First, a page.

Figs. Not everyone loves a fresh fig but none can deny their lush, velvety beauty, the deep purple, greens and browns on the outside, and the visual burst of ripe redness inside. I love figs on a cheese plate drizzled with honey. I love fig jam even more.
Making jam gives me so much pleasure – the chopping of the fruit, measuring of the ingredients, watching the slow bubbling of the mixture coming together as a thick syrupy jam. Time literally slows down. I adore making jams of all kinds and these days tend to experiment with the flavor and fruit combinations.
I’ve mentioned before my grandmother in Virginia first taught me and inspired me to make jam. She and my grandfather planted fruit trees on their property nestled next to the water of the Chesapeake Bay. Every summer we made jam from the cherry trees, peach trees, apple trees, grape vines and more. She also loved canning. After the summer’s bounty and canning sessions she would fill a large wooden cabinet in the basement with her jars of jam, pickled beans, okra, watermelon rind, bread and butter pickles and more. When those old wooden doors creaked open the rows of colorful jars gave me so much delight. I would sneak down to the cool basement just to open the doors and stare at the beautiful bounty.
Years later, when I came across Marisa McClellan’s book Food in Jars, it was love at first site. If you are new to jam and canning, check our her site for tips and tricks on canning 101 to get started.
Recently I made a fig jam and added fresh thyme and lemon juice. The taste gives it deeper, brighter layers than a typical fig jam. Try it out and let me know what you think.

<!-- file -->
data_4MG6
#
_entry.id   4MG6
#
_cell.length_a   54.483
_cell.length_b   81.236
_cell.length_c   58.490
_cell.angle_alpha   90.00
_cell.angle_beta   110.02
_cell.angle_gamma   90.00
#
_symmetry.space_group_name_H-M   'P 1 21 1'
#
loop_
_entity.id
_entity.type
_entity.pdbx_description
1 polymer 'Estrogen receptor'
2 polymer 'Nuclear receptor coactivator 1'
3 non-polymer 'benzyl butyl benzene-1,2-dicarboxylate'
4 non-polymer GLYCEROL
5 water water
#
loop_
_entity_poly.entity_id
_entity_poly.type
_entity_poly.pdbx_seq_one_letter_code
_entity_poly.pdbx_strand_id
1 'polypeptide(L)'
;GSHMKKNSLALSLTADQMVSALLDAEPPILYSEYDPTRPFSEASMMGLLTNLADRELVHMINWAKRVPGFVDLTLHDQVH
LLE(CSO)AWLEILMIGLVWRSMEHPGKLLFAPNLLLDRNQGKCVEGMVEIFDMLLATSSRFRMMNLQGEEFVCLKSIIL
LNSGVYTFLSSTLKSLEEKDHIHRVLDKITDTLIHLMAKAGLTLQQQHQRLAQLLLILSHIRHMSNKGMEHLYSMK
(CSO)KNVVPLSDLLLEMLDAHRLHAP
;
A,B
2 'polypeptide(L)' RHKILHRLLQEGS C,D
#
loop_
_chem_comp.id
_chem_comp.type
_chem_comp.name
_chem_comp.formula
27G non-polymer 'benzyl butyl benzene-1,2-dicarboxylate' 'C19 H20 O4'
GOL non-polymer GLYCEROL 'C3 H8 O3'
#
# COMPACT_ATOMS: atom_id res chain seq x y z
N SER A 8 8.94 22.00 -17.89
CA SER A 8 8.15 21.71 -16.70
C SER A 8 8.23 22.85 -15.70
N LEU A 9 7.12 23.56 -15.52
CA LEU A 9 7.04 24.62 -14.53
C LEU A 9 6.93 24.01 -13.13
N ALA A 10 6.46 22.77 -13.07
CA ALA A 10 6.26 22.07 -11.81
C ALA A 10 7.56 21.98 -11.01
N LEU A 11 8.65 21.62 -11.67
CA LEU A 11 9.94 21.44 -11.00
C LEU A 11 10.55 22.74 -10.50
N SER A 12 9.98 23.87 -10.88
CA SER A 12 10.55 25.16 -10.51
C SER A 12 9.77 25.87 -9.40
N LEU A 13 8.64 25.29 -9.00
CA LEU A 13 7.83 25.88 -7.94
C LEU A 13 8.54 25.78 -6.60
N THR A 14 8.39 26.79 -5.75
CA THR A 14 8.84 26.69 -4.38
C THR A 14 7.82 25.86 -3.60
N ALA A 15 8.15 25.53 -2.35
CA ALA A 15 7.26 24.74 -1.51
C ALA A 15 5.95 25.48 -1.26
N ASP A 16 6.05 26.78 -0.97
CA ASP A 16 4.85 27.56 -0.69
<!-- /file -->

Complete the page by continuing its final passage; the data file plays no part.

Lemon Thyme Fig Jam Recipe
8 cups coursely chopped fresh figs
4 cups sugar
Juice of 2 lemons
3 sprigs of fresh thyme
1 teaspoon vanilla
1. Remove the stems from the figs and coarsely chop.
2. Wash your lemons, and using a vegetable peeler or pairing knife, cut thin strips of the lemon rind, being careful not to include the white pith from the lemon rind.
3. Juice the lemons.
4. Put the figs, sugar, lemon peel, lemon juice and sprigs of thyme in a heavy-bottomed saucepan. Stir to combine.
5. Bring contents to a boil over medium-high heat, stirring frequently. Reduce heat to low and let simmer 45-50 minutes, depending on desired thickness. Make sure the mixture does not stick the bottom of the pan. While the jam is stewing prepare the jars in a boiling water bath.
6. Remove and discard thyme stems and lemon rind (although a few pieces left in give a bright burst of lemon flavor, which is lovely).
7. Add in vanilla, making sure to stir well. You can use an immersion blender to chop up the fig skins – pulse until desired consistency. (I tend to leave it as is.)
8. Remove the pot from heat and ladle into 4 regular-mouth pint-sized prepared, sterilized canning jars. Wipe the rims, apply the lids and rings, and process in a boiling water bath for 10 minutes.
Carrie Allen created this site as a way for people to share stories about things they love. She loves chasing quiet, authentic moments and sharing them with her family and friends. Read more about her inspiration here.